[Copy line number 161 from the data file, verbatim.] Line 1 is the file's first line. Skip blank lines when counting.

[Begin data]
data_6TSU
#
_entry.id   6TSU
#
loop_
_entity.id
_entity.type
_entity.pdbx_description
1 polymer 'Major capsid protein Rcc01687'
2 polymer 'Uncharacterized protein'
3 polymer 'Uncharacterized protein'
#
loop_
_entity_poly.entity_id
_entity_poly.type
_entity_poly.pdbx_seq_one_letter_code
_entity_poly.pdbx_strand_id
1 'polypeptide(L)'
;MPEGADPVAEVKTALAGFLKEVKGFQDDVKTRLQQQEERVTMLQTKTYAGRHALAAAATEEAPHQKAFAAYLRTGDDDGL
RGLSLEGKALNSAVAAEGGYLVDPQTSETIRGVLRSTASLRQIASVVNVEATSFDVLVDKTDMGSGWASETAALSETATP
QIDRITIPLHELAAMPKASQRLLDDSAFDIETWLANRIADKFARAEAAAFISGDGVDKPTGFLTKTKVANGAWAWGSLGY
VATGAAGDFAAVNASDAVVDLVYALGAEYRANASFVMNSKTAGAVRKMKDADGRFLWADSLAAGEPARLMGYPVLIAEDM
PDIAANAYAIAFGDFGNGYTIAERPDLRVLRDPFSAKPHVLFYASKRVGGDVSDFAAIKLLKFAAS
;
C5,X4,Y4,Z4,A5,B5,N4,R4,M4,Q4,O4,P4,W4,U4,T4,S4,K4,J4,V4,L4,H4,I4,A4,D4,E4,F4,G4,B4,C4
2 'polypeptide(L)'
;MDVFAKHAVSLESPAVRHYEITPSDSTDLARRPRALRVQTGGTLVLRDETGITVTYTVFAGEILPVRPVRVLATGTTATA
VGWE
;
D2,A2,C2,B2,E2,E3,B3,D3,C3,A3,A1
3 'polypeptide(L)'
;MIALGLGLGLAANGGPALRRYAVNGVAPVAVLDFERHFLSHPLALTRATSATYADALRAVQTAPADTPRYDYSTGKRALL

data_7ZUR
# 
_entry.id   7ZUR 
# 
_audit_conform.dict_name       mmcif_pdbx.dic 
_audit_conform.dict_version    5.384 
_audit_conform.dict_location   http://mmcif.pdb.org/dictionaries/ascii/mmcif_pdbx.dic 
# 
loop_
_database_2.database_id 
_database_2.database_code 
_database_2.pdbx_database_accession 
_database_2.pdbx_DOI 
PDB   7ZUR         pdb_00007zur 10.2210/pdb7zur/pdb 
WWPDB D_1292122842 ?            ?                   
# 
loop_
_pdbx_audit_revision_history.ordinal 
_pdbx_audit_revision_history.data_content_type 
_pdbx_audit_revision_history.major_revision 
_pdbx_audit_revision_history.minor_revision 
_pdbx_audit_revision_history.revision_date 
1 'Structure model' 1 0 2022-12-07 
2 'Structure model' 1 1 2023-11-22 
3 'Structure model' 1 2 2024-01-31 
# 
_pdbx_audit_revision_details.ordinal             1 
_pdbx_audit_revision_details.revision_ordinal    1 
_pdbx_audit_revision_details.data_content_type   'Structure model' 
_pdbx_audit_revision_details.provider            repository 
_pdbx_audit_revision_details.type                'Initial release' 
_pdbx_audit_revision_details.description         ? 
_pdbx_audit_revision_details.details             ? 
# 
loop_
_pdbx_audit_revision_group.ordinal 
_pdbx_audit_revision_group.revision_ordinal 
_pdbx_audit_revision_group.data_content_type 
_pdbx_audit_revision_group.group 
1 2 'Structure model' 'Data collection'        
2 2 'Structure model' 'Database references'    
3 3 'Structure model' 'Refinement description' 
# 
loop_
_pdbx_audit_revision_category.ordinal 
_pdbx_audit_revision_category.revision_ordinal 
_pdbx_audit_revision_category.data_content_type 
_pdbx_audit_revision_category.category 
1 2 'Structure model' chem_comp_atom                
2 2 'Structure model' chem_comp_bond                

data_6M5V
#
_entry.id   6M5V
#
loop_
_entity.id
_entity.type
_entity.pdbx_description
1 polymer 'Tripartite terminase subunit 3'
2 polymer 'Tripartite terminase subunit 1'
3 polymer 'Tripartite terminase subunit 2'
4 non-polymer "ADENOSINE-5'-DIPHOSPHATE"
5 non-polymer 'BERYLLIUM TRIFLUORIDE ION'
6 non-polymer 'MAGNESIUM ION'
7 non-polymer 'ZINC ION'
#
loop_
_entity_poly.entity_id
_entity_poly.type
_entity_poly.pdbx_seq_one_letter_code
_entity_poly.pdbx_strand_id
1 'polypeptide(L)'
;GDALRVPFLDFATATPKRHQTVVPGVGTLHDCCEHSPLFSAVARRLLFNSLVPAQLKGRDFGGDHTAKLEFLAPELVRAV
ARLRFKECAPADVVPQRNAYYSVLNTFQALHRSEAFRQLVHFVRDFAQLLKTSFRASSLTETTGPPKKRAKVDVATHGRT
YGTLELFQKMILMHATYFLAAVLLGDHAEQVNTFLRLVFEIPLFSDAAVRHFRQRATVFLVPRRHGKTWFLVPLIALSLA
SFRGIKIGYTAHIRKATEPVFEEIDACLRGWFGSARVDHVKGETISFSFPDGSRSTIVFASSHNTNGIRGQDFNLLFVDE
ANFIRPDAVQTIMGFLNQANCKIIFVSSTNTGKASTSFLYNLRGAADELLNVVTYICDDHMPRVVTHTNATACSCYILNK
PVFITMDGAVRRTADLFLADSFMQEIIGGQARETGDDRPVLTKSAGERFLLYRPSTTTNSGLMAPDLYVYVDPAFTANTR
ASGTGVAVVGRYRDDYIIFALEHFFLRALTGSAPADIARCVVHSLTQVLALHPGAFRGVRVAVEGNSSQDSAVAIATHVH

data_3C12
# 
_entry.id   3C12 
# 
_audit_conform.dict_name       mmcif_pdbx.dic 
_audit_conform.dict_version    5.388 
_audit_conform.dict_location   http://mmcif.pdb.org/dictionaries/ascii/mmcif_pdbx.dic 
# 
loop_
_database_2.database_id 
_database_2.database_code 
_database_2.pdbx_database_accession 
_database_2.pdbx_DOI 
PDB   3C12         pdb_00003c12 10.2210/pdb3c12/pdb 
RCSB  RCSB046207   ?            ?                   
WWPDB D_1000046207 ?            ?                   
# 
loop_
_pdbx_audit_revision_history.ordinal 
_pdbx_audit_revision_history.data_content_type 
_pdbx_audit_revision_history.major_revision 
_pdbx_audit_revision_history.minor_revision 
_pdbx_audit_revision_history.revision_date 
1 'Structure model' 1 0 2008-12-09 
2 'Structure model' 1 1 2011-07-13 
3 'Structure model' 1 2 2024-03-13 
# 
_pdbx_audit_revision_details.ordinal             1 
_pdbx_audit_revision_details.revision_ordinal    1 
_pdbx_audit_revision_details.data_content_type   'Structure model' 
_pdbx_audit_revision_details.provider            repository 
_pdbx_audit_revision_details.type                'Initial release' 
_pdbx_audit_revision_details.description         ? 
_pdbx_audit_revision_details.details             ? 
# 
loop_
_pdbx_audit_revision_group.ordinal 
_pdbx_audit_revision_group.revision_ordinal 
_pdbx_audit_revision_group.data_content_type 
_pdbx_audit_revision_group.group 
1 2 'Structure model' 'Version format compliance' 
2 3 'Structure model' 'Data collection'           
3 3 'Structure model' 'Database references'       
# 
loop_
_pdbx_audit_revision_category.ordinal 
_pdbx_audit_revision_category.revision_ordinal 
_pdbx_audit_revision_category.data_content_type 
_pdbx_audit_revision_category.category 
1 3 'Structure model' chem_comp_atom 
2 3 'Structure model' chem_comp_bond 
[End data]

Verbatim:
1 3 'Structure model' chem_comp_atom 